BBB Tips: How to identify and protect yourself from Door-to-Door Scams

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During the warm summer months, many scammers take to the streets in order to comb neighborhoods. These con men often go door-to-door to employ a myriad of different tricks to steal your money and personal information. Better Business Bureau® of Central Oklahoma warns now is the time for consumers to be on their guard. Here are some of the most common summer door-to-door scams people encounter:

Home repair scams: Someone offers to do yard work or make repairs in or around your home. It’s a cheap deal and all they’re asking for is an upfront payment, what can go wrong? He or she takes your cash payment and leaves you with a terribly done job, or just flat out disappears. Furthermore, some scammers try to start work on a house and then fake an injury in order to pursue a workers compensation claim or legal action against the homeowner.  BBB always recommends to check to make sure any contractors you are considering hiring are properly licensed and have a current workers compensation and liability insurance policy in effect.

Alarm System Scams: Scam artists, who often times actually work for alarm company sales, are constantly on the lookout for homes with signs posted in their yard stating that they have a security system. This specific brand of con man knocks on your door to tell you that your system needs to be upgraded, or else it won’t be able to properly protect your home from danger. But, instead of “upgrading” you, they actually disconnect your system and install their own company’s system, while also tricking you into signing a multi-year contract. These scams are incredibly dangerous and pricey, so keep a sharp eye out.

Magazine Sales: This scam is usually run by younger people who come to your door with a magazine subscription offer. Often times it’s touted as a good deal, but in reality you’re paying triple the price of a normal subscription, and after you pay them in cash/check, you never receive anything in return.

Utility Scams: Many companies hire door-to-door salesmen who come to your door to tell you that they can find ways to actually save you money on your electricity or gas bill. This sounds like a kind and helpful gesture right? Well, they’re actually there so they can see your previous bills and memorize your account number. They aren’t there to save you money, they’re really just trying to get you to switch carriers. They’ll most likely offer an unbeatable low starting price then jack it up a few months later. The worst part is, if they do happen to remember your account number they can take it and switch you to their company without your permission.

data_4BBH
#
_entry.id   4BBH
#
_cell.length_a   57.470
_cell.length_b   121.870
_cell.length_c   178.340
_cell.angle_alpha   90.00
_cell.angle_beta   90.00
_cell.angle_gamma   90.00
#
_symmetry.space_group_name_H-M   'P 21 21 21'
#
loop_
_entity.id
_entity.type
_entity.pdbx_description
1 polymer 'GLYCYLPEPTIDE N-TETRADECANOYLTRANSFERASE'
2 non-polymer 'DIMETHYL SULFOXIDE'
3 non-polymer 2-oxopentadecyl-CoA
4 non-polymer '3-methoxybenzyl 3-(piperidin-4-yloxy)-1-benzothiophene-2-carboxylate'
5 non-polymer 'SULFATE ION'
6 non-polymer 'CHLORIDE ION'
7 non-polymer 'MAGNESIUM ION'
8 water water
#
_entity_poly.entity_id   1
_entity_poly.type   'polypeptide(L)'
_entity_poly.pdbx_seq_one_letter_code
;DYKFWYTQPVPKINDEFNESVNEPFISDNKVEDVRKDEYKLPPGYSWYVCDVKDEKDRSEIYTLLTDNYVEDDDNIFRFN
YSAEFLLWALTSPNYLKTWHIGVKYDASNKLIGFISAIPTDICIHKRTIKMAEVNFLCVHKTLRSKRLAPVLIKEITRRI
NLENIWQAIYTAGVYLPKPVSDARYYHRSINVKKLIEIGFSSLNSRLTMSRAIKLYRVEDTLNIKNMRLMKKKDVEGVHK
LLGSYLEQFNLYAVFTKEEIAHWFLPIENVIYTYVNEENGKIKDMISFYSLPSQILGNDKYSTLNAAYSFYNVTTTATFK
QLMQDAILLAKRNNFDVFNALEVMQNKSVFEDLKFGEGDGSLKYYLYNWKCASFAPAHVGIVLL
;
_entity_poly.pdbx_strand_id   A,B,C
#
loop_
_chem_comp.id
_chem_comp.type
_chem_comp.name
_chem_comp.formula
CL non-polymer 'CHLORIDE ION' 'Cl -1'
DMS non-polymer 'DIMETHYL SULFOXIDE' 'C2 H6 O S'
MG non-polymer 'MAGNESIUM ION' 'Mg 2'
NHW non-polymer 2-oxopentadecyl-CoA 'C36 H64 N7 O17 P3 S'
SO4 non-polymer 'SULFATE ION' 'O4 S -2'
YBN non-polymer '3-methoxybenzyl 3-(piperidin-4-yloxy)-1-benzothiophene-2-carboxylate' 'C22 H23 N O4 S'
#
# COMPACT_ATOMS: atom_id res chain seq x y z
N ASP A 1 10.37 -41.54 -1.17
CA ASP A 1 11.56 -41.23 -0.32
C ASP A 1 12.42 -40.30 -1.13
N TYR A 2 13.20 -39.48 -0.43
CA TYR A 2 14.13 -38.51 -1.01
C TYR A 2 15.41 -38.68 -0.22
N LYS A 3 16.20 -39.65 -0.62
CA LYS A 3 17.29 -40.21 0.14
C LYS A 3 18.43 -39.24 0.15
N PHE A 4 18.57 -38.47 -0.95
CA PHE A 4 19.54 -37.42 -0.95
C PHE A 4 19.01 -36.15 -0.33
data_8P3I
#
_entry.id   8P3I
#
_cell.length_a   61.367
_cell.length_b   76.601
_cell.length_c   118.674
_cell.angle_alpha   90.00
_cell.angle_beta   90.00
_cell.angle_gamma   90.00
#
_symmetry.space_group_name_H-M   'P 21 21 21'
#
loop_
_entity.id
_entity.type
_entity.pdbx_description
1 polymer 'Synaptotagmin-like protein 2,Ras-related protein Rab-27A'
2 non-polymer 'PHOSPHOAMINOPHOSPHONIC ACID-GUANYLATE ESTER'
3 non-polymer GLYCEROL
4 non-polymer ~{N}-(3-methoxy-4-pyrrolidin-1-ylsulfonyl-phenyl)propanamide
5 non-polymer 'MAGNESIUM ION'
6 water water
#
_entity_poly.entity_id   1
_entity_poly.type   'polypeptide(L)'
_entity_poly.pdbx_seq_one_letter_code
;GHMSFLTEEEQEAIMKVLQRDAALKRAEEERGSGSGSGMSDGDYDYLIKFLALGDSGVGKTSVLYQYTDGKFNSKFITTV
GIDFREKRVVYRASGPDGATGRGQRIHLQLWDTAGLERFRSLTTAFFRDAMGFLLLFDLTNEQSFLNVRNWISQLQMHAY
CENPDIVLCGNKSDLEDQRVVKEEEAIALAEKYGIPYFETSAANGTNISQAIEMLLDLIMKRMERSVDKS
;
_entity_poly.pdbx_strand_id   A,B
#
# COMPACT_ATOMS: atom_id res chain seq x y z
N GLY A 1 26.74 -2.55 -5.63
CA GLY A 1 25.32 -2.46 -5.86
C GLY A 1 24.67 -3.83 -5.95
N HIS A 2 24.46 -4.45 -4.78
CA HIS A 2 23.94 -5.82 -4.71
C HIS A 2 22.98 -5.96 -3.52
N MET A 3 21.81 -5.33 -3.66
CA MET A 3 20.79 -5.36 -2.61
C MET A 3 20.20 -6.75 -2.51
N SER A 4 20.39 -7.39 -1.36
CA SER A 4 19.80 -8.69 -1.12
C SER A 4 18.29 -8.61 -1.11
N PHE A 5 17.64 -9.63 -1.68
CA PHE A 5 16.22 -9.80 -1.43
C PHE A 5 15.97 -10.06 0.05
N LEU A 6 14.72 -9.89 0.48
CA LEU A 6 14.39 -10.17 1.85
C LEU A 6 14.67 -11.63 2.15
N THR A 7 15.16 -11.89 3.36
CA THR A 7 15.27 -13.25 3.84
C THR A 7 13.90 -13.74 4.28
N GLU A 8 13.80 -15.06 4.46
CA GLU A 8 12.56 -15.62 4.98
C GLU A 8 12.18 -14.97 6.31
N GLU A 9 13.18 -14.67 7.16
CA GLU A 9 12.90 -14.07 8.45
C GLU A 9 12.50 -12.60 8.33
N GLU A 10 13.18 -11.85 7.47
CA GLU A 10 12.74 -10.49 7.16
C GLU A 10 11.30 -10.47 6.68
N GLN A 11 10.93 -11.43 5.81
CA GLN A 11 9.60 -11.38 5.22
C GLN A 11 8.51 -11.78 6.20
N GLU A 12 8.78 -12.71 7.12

Storm Chasers: Summer is the season of home repairs, and in Oklahoma it’s especially common to see “storm chasers” or fake roofing contractors that appear soon after bad weather to offer cheap storm damage repair. These con artists will happily take your money and under perform or ditch the job, leaving you with the same amount of damage and less money to your name.

Now that we’ve introduced you to the most common types of door-to-door scams, here’s a few pointers to help you protect yourself if you ever encounter one of these schemes.

Do your research. If someone comes to your house with any type of service or product, you can always tell the person that you’re interested, but to come back another time. You can use that time to find out their Business Review on your local BBB website, in order to confirm if they’re legitimate or not.

Ask them for their solicitation or peddler credential identification. Excluding the occasional candy sales, most cities in Oklahoma have some form of credentialing for door-to-door peddlers.  Officials in several cities have developed regulations designed to protect residents and ensure proper permitting or licensing for those selling products or services door-to-door, so ask them for a copy or permit/license number to ensure they are operating legally.

Don’t succumb to pressure. If a salesperson is making things uncomfortable by pushing the sale a little to hard or forcing their sob story onto you, it’s alright to tell them to leave your property. If things escalate and you feel threatened, go inside and call the police.

Never pay in cash, or upfront. If you’re paying for a service, it’s a much safer plan to pay after the service has been completed, that way you know their work will be held accountable. It’s also smarter to avoid cash payments, because cash is easy to pocket and run off with.

Make sure you get everything in writing. It’s crucial to make sure that any business deal you make with a salesman is completely fleshed out in writing, that way you have every step of the transaction in ink. It’s an easy way to make sure that you’re protected from unexpected fees or scams.


Contributed by Cade Snowden, Marketing and Community Outreach Intern

Cade Snowden is a senior studying business Marketing and Finance at the University of Oklahoma. He is a resident of Allen, Texas, and a graduate of Allen High School. He enjoys writing about business tips, industry reports, and watching his favorite television show: Game of Thrones.


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